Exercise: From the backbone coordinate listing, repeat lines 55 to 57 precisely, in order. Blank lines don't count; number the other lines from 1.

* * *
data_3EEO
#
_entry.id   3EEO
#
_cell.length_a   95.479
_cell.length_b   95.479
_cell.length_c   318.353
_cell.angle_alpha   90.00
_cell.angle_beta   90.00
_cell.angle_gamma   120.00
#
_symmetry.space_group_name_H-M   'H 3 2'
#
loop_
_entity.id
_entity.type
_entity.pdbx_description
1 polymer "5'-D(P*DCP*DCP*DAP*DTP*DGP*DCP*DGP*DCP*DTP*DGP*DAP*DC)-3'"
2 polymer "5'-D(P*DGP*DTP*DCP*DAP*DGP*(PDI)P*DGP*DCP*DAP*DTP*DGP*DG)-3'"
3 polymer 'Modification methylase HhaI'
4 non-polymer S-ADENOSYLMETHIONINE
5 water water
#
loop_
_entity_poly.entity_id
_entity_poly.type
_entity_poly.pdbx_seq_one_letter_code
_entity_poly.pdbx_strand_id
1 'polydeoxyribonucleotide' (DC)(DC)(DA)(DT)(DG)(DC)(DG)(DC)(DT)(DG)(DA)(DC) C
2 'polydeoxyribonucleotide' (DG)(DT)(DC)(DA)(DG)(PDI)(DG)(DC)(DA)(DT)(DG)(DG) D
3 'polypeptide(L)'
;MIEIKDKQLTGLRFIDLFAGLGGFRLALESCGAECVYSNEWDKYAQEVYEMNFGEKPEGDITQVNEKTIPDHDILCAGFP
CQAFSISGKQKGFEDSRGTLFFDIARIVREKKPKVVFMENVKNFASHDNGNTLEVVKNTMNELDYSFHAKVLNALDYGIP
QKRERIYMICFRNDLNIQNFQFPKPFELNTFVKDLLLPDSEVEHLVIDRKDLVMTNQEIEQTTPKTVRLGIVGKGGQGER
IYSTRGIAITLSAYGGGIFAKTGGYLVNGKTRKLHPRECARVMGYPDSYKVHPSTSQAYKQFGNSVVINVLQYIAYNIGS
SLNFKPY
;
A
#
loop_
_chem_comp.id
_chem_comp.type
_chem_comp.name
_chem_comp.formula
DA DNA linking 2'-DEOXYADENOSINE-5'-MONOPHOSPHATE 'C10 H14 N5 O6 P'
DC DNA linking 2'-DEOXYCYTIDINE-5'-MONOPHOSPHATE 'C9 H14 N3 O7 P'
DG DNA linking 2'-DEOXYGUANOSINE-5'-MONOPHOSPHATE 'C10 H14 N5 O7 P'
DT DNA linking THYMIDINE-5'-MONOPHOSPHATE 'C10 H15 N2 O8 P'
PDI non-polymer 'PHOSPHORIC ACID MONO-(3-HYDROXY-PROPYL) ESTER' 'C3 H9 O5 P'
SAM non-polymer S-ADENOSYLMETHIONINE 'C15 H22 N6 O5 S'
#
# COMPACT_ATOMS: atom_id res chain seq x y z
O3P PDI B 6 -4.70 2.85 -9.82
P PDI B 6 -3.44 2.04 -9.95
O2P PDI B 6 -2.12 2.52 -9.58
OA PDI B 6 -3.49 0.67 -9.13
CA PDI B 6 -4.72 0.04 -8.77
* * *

O2P PDI B 6 -2.12 2.52 -9.58
OA PDI B 6 -3.49 0.67 -9.13
CA PDI B 6 -4.72 0.04 -8.77